You’ve seen these succulents everywhere. Their captivating rosettes have been a constant in garden stores for years. Graptosedum is a classic that’s fun and easy to grow.
Yes, the name sounds like grapes, but this succulent actually resembles Echeveria. Graptosedum’s compact leaves spiral around the stem and create rosettes at the top. It comes in a wide array of hues from purple to orange to white. This succulent is sure to add color to your garden.
Good Products for Graptosedum Care:
Quick Care Guide
|Common Name(s)||California Sunset succulent, |
Alpenglow succulent, Vera Higgins
|Height & Spread||6-12″ tall and 6-9″ wide|
|Light||Full to partial sun|
|Water||“Soak and dry” method|
|Fertilizer||Balanced, 1/4 strength, liquid |
|Pests & Diseases||Mealybugs, aphids, rot|
All About Graptosedum
Graptosedums are sprawling plants. Because of this, they’re great as groundcovers or in hanging baskets. You’ll see the most growth during spring and fall. In the spring, you may be rewarded with white flowers – a sign that your Graptosedum is healthy.
Because sunlight is so essential for this plant, you’ll get the best results growing outside. Zones 9-11 can sustain Graptosedum yearlong. In other areas, plant your succulent in a container that can be brought indoors when it’s cold out. Avoid leaving your Graptosedum in temperatures below 30° F.
Graptosedum is a hybrid of two genera: Graptopetalum and Sedum. You may see it written as xGraptosedum. Although this genus has many varieties, the care is universal.
Types of Graptosedum
There are numerous varieties of Graptosedum. They’re often confused with each other, so let’s pick apart the most common ones.
Graptosedum ‘Vera Higgins’, ‘Alpenglow’
This variety is well-known for its deep burgundy color. The color comes from exposure to cool temperatures, so the succulent is green at first. Although the burgundy is beautiful, don’t be tempted to lower the temperature too much. ‘Alpenglow’ is only cold hardy to about 25° F.
Graptosedum ‘Bronze’, ‘Coffee’
‘Bronze’ is often grouped with the ‘Vera Higgins’ variety. The only major difference is in color. ‘Alpenglow’ is burgundy while ‘Bronze’ is, you guessed it, bronze. This variety can handle a minimum temperature of 15° F. Because of this, it can often survive outdoors in zone 8b.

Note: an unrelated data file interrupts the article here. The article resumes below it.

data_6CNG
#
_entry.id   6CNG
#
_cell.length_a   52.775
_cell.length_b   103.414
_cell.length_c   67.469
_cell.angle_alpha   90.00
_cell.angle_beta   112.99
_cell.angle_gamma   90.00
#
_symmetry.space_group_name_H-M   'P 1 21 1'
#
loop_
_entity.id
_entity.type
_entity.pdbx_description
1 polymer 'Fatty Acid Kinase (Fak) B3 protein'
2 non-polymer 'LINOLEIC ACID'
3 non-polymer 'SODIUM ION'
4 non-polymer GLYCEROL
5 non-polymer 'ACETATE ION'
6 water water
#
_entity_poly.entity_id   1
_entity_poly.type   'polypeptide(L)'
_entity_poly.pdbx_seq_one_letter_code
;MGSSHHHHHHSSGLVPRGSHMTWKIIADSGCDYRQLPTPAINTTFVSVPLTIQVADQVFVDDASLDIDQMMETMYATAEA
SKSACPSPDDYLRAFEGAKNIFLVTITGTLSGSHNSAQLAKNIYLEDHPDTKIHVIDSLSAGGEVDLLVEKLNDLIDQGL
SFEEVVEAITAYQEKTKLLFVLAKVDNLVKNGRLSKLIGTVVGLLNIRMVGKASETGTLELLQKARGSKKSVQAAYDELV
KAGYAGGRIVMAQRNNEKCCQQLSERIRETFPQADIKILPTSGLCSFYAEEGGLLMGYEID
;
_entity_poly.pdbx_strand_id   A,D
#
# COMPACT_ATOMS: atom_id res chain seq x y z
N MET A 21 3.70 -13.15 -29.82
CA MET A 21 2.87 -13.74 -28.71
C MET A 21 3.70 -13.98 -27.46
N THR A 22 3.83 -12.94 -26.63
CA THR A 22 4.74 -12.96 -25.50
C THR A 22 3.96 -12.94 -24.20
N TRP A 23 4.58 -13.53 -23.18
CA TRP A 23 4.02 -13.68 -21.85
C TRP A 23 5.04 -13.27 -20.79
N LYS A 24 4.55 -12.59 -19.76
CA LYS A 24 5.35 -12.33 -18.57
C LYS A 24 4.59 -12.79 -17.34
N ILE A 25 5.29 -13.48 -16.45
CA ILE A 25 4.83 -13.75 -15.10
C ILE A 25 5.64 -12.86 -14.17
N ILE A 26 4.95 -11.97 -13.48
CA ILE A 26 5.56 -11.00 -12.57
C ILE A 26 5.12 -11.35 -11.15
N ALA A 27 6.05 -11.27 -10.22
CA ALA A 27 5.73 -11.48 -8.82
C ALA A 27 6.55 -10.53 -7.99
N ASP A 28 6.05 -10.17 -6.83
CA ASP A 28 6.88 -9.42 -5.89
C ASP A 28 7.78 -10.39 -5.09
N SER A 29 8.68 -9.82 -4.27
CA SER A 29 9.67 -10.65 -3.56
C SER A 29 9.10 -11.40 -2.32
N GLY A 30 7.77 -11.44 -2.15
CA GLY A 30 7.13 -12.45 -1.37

Unlike other varieties, the leaves of ‘Bronze’ grow abundantly below the rosettes. The cylindrical shape this makes gives the succulent a fuller appearance.
This ghost of a succulent is just what you’d expect. The leaves are pale with hints of blue, gray, and pink. It’s very similar to the Graptopetalum Ghost Plant. The two are differentiated by flower color: Ghost Plant has yellow and ‘Ghosty’ has white.
Graptosedum ‘California Sunset’, ‘Peach Blossom’
One of the most dazzling succulents, ‘California Sunset’ is a myriad of orange and pink. The leaves actually start out gray and then change color as they mature. A fully-grown rosette will resemble a vibrant sunset in color.
Graptosedum ‘Francesco Baldi’
This is a sprawling succulent with long, hanging stems and rosettes close to the ground. Its leaves are blue-gray, but turn pink in the sun. During the winter, they may even become purplish-brown.
‘Francesco Baldi’ has a common cultivar called Graptosedum ‘Francesco Baldi’ f. cristata. Don’t let the long name bore you though – this succulent is pretty cool. The rosettes grow on top of a crest, which is a thick, cactus-like stem. This succulent is sure to catch attention.
Graptosedum ‘Darley Sunshine’
This dainty Graptosedum has thick, long leaves with pink tips. It produces lots of offsets, which are great for propagation.
Graptosedums are fairly low-maintenance. With these guidelines, all gardeners can have success with them.
Light & Temperature
Graptosedums love sunlight! They need 6 hours of full to partial sun a day. Depending on the variety, you may see their colors deepen with the light.
Keep in mind that too much of a good thing is detrimental to plants. Graptosedums can get sunburned. To avoid this, keep your succulent out of direct heat and let it adjust to new locations.
Morning sunlight is ideal for Graptosedums because it’s bright but not too direct. Plant your succulent where it can get light in the morning and partial shade in the afternoon.
Water & Humidity
As a typical succulent, the ‘soak and dry’ method is perfect for this desert plant. Water your Graptosedum consistently during the growing season and cut back in the winter.
When watering, completely soak the soil. This will allow your Graptosedum to store what it needs for the next drought. Mimic this drought by letting the soil dry out completely before watering again. You might even leave the soil dry for a day or two.
Well-draining soil is crucial for Graptosedum. If left sitting in water, the succulent will become mushy and rot. Choose a pre-made succulent soil or mix your own. The ratio of soil to perlite or sand should be at least 1:1.